Courses: Spring 2018

Tuesdays/Thursdays from 2.35 to 3.50 p.m.

POLT 10300-01: U.S. and the World: The Politics of Empire

In this course, we will study the U.S.'s political history as an empire and what this means for democracy at home and human rights and justice abroad. Among the topics we will cover are differing views on the meaning of empire, the scope and impact of the U.S.'s power on the rest of the world, the political consensus in the U.S. that allows it to carry out wars and torture and the uprisings to which some U.S. policies have given rise globally. One of the points of such a focus is to help you call into question your own understanding of, and relationship to, the world as a U.S. citizen.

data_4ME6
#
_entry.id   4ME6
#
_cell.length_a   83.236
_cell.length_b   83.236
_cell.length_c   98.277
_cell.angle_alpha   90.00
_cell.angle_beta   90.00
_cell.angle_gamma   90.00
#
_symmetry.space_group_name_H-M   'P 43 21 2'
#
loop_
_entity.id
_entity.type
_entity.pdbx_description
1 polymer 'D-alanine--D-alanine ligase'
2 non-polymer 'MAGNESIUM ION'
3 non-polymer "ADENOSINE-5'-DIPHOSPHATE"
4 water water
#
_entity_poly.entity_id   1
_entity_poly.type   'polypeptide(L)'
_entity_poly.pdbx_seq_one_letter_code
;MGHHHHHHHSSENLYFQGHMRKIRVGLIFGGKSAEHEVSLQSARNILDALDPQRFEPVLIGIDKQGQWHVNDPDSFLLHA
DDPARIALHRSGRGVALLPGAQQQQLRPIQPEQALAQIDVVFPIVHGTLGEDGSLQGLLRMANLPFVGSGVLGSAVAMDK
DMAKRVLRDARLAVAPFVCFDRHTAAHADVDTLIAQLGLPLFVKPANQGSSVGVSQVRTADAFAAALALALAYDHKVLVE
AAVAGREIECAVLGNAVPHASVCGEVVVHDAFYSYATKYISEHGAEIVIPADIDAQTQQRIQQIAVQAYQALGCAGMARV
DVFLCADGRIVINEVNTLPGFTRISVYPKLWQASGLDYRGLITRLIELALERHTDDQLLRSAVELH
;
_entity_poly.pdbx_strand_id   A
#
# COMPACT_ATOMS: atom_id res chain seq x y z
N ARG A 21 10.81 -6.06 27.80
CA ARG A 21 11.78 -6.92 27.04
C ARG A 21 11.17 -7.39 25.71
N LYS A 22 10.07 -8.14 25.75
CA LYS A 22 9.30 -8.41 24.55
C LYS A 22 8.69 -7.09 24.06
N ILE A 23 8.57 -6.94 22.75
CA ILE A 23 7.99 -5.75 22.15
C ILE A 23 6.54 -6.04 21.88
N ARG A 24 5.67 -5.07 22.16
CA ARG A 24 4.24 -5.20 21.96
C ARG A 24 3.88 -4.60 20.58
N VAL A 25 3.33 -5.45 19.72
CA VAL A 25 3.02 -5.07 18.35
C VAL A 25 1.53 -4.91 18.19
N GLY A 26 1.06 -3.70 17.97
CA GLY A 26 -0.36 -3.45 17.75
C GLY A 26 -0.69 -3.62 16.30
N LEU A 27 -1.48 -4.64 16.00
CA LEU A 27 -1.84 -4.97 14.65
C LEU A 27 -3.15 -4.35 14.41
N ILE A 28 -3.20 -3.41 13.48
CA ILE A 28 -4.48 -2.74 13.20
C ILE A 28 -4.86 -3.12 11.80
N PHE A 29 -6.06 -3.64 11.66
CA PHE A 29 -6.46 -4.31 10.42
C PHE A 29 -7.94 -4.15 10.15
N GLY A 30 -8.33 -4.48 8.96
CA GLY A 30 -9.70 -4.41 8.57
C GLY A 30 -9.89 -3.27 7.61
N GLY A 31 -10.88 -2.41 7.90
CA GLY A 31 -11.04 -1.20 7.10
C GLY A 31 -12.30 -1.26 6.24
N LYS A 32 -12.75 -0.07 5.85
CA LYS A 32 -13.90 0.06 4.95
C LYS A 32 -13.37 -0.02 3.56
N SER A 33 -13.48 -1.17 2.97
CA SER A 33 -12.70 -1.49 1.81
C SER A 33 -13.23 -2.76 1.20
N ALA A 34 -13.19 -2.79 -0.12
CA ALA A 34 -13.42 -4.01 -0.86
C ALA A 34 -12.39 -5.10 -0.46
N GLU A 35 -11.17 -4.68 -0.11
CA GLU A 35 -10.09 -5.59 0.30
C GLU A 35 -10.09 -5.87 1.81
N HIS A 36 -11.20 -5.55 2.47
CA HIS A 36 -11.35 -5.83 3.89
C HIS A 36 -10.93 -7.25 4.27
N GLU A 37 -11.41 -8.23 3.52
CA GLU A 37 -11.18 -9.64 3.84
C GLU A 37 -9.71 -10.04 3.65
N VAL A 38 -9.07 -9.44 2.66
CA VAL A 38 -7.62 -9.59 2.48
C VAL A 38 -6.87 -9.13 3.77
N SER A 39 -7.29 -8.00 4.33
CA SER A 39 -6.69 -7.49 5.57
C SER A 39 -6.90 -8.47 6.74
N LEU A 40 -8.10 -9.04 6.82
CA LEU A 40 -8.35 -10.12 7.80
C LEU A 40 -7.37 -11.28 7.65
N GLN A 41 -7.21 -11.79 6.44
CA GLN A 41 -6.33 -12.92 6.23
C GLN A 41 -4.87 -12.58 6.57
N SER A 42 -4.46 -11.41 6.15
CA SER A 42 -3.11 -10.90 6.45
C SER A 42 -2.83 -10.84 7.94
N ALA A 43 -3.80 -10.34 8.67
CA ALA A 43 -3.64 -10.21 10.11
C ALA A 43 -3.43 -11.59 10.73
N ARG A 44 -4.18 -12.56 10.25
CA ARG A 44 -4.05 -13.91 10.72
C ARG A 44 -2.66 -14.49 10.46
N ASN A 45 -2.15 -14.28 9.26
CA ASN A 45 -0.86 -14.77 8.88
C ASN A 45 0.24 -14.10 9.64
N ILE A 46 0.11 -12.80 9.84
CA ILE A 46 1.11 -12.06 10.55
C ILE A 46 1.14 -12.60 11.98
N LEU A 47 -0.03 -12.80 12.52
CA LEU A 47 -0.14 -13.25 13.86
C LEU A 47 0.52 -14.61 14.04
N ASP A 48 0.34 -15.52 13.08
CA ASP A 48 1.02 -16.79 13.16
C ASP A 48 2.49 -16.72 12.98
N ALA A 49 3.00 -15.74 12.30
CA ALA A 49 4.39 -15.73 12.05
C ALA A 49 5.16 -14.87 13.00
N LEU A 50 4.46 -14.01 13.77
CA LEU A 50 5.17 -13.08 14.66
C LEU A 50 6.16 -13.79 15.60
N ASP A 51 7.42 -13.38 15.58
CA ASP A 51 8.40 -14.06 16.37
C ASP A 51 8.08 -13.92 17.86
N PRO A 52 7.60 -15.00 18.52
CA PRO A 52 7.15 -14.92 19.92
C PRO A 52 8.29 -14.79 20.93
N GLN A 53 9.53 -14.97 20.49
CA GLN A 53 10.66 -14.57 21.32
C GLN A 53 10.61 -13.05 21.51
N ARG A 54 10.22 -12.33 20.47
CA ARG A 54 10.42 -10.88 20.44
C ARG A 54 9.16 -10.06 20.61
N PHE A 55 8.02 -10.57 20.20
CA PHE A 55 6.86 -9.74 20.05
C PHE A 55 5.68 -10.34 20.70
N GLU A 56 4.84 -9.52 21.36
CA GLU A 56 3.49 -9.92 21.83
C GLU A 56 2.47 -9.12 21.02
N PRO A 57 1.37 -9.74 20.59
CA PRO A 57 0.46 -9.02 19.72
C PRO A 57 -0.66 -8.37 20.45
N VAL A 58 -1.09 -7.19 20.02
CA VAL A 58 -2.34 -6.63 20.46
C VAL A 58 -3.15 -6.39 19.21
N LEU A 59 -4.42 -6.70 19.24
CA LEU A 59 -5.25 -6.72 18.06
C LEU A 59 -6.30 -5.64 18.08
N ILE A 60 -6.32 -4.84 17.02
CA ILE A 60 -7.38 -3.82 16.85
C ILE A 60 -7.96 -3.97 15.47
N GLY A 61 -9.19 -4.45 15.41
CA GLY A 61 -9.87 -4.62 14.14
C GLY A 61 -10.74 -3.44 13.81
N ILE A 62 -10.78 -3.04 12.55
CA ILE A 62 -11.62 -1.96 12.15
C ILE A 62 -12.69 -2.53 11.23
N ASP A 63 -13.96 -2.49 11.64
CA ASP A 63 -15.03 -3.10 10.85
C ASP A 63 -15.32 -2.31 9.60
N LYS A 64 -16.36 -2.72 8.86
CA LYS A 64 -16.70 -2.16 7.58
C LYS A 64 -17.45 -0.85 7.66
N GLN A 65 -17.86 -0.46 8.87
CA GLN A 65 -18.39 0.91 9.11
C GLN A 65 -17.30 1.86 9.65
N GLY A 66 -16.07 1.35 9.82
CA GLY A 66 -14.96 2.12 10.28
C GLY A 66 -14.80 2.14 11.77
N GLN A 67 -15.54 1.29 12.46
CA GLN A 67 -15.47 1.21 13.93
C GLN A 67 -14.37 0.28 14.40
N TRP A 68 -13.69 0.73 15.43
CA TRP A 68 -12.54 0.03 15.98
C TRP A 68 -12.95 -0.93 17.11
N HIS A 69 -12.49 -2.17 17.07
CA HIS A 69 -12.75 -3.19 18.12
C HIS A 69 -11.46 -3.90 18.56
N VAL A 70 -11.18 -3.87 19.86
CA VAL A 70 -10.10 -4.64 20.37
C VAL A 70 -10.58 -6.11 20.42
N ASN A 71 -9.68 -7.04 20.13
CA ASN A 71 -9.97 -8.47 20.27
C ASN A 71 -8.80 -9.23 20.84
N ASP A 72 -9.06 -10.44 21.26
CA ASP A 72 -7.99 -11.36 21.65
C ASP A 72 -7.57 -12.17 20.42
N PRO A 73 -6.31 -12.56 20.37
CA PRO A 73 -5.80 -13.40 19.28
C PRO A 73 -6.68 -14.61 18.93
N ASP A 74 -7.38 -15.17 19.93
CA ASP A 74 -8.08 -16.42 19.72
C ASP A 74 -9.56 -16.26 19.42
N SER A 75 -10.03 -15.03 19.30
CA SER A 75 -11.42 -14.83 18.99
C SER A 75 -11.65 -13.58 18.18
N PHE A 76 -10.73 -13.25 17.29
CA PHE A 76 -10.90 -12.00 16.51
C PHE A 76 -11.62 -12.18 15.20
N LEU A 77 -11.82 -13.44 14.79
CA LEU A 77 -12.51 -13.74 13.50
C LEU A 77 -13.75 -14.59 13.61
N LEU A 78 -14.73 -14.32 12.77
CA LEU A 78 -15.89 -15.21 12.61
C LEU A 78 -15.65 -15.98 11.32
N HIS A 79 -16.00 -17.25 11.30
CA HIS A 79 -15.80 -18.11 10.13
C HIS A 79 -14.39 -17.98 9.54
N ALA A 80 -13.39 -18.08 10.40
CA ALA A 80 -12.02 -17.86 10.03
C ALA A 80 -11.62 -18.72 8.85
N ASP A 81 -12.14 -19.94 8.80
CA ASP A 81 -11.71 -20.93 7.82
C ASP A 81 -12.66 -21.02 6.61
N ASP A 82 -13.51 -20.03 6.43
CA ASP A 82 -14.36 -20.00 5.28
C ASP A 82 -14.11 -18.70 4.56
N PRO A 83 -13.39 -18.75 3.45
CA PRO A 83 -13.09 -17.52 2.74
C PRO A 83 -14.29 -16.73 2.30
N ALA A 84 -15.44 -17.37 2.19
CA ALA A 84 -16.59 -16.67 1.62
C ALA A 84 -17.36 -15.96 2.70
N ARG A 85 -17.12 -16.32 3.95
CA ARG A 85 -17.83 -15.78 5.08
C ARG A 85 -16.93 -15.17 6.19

COURSE FORMAT/STYLE: This is a discussion based class in which students will be required to share their own perspectives on the texts. These include Noam Chomsky, Global Discontents (2017); Richard Immerman, Empire for Liberty (2012); Lila Rajiva, The Language of Empire (2005), and Howard Zinn, A People's History of American Empire (2008; graphic book).

COURSE REQUIREMENTS & GRADING: Regular attendance (attendance policy); class participation; two journals and two papers (mid-terms and final).

SYLLABUS is in the DOCUMENTS section of this website and in SAKAI.

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